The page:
Wild Culture Bedside Table - August 2013

Wild Culture Bedside Table - August 2013
Published: Aug 06, 2013
In the latest instalment of Bedside Table, the Wild Culture team run through what we're reading this month and why - from site-specific literature to the ethics of eating meat.

Connecting Nothing with Something
Brilliant, young, independent publishers Influx Press (of whom co-founder Gary Budden is a jWC contributor) unveil their latest book this month, and it looks both fascinating and timely. Subtitled “A Coastal Anthology”, Connecting Nothing with Something continues the Influx focus on site-specific literature via an exploration of the landscape, history, culture and politics of the south east English coast. Spanning fiction, poetry and illustration, the collection includes contributions from the likes of Iain Aitch, Dan Cockrill and Rowena Macdonald. “Trudging slowly over wet sand” and much more besides...

Standart Thinking – FIELDS
We came across this little chapbook at the annual Kaleid Editions fair for artists who do books. Written and published by art duo Javier Rodriguez and Lise Hovesen (aka Standart Thinking) and limited to an edition of just 100, FIELDS is really an extended essay that traces the emergence of monoculture – across agriculture, socio-economic policy etc – to the origins of mechanistic science at the time of Descartes. Following arguments laid out by Rupert Sheldrake and others, the book posits a move towards multidisciplinary permaculture, taking into account Sheldrake's brilliant (but highly controversial) biological theory of morphic resonance.

Gillian Darley – Villages of Vision
First published in 1975 but recently revised and updated, Gillian Darley's Villages of Vision is a quirky account of the many planned villages dotted across Britain and Ireland. Tracing a history that dates back some 250 years, and covers enclosure, the picturesque, the industrial revolution, and large-scale philanthropy, Darley does an excellent job of unpicking the  egotism/ideology/upheaval that so often lay beneath what we now think of as “picture postcard” English villages. But Darley is also a sensitive narrator, whose exhaustive, but lightly worn, research enables a nuanced history, attuned to the individual eras, geographies and personalities in  question.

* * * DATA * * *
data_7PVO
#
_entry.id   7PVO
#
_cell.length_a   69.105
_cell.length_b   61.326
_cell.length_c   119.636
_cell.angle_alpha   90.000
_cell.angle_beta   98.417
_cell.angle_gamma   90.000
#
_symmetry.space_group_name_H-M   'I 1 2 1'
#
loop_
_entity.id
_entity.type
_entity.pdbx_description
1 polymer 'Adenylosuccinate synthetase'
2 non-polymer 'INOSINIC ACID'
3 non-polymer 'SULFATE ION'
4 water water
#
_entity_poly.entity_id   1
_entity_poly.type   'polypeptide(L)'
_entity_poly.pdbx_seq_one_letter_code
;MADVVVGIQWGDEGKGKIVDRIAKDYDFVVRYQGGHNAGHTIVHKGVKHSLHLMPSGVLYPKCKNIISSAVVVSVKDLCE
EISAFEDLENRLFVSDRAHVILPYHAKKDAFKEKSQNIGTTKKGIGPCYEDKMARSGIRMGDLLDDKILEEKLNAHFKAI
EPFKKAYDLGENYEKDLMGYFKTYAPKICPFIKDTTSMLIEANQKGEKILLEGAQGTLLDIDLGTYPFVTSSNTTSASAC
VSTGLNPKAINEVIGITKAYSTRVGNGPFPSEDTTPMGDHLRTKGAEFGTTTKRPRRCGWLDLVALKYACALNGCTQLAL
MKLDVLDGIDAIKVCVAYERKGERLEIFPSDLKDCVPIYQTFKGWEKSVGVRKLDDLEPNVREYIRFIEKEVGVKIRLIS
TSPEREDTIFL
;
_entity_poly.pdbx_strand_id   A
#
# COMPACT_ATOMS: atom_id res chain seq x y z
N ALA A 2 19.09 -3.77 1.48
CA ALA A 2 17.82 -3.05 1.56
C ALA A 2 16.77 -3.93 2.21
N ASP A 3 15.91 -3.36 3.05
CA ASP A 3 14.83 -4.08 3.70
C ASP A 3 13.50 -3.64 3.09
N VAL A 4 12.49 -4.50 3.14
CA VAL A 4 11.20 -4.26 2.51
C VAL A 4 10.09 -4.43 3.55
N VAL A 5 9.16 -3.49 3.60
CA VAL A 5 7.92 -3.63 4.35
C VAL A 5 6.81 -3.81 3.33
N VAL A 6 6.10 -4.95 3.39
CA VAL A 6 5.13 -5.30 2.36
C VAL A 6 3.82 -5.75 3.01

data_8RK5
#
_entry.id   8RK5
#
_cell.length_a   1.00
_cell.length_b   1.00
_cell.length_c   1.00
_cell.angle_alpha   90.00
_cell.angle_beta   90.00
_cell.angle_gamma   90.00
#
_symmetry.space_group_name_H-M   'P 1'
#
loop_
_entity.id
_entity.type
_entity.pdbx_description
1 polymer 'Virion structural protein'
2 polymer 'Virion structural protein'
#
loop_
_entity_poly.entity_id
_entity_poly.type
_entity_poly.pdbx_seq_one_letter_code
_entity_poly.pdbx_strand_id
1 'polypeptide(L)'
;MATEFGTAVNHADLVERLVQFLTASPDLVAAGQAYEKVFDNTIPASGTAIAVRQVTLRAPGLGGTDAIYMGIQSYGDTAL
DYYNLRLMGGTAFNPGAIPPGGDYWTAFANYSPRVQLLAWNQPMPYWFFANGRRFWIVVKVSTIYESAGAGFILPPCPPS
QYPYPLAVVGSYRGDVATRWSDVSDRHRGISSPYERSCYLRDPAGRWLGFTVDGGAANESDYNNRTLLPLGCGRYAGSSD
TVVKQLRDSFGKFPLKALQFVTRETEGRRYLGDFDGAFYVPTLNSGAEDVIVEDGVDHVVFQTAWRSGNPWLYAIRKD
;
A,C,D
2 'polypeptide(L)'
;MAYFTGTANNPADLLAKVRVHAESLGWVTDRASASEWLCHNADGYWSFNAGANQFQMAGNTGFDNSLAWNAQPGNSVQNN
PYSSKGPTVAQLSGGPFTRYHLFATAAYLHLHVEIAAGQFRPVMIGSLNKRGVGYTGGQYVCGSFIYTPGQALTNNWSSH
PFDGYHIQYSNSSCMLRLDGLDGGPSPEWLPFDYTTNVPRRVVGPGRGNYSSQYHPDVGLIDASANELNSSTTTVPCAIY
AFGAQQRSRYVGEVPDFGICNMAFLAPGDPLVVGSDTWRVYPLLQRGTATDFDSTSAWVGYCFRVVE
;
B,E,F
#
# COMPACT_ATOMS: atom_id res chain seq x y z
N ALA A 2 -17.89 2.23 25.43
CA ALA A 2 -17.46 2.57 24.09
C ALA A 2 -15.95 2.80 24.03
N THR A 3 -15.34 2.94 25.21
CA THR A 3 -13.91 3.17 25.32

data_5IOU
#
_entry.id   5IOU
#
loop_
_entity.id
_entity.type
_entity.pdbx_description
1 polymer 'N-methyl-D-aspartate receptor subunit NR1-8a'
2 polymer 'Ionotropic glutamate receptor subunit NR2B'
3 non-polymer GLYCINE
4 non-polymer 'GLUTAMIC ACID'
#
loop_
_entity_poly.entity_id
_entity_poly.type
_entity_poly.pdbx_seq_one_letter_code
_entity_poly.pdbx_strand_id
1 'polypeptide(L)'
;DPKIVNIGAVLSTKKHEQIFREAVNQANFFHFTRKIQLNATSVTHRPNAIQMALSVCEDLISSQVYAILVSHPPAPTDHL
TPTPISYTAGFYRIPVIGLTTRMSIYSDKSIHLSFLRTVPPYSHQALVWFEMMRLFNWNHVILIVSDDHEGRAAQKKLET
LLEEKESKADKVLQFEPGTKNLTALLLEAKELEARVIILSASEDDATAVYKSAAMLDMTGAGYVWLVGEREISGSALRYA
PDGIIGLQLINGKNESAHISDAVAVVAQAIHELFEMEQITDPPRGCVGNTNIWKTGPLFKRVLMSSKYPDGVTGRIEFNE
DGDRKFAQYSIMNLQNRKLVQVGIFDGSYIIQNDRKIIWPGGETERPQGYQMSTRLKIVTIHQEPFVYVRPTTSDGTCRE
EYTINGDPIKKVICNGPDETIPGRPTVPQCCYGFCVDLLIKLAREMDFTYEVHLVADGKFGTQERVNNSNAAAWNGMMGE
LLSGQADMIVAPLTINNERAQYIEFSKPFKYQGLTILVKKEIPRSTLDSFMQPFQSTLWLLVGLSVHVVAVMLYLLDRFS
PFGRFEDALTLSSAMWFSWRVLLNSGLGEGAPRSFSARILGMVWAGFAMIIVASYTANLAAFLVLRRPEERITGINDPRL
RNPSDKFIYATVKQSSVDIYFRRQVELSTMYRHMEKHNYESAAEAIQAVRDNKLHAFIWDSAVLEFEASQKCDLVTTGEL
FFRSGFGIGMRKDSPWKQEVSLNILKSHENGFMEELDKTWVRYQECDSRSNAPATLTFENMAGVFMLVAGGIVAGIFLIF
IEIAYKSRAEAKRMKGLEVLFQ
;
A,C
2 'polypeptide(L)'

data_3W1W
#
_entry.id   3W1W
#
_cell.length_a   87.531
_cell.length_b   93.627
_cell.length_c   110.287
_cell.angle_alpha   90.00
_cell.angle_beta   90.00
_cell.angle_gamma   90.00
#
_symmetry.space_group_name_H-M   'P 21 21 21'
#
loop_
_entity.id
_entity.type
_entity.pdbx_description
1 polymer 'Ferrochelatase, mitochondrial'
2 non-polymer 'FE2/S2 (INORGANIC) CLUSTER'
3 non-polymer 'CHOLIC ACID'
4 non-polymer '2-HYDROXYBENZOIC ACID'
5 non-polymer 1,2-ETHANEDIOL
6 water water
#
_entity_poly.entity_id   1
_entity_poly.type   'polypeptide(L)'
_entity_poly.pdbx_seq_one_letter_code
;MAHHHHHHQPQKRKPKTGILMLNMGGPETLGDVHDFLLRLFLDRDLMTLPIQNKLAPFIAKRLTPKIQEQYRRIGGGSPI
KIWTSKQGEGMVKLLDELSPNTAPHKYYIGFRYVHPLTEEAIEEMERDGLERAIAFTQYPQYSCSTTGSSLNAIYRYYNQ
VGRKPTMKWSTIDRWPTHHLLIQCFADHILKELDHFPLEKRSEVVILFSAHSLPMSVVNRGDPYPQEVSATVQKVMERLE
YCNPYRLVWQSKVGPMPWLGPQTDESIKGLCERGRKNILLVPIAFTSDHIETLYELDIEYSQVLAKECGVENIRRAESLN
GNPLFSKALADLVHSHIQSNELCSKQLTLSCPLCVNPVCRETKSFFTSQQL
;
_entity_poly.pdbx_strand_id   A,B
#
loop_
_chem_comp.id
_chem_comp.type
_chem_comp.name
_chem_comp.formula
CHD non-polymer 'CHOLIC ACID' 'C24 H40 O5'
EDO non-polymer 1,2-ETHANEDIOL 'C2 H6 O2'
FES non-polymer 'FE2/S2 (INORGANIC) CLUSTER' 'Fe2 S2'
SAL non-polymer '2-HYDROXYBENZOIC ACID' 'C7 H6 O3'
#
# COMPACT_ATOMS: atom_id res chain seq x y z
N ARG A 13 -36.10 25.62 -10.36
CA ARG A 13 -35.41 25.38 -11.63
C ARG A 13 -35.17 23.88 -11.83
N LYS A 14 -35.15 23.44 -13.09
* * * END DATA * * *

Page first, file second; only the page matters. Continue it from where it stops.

Gilbert White – The Natural History of Selborne
A hundred years before Darwin, “parson-naturalist” Gilbert White recognised the crucial role of works in the formation of the soil and understood the significance of territory to birds, with their songs acting as a form of communication. Taking the form of a number of letters written to other contemporaneous naturalists (although many were written for the book and never posted), The Natural History of Selborne combines relentlessly detailed analyses of animal behaviour, personal anecdote, and evocative descriptions of a place and time. A seminal text in both ecology and phenology, and a rich, rewarding piece of writing.

Rob Hopkins – The Power of Just Doing Stuff
Activist, teacher and writer Rob Hopkins is best known as the founder of the Transition Towns movement, which he started in 2005 in order to build local resilience in the face of peak iol, climate destruction and economic instability. The movement quickly went global, forming a grassroots network of communities engaged in building sustainable living practices. This year, Hopkins has published his third book, which argues for the power of local action to change the world by outlining the success of the Transition movement and providing practical suggestions for individuals and communities working for a new economic future.

Simon Fairlie – Meat: A Benign Extravagance
With new, Sergey Brin-funded, developments in synthetic biology grabbing the headlines this week, this 2010 book by farmer and writer Simon Fairlie seems increasingly relevant. In contrast to those such as Brin who seek solutions in technology, Fairlie argues that our problems lie in industrialised food production processes. What is needed, he argues, is wholesale social change in order to  engender a direct reconnection with the land. Interestingly, Fairlie is not opposed to the eating of meat, and advocates a measure of livestock farming as a key component of his forward-looking vision.

Image credit: azrasta

Add new comment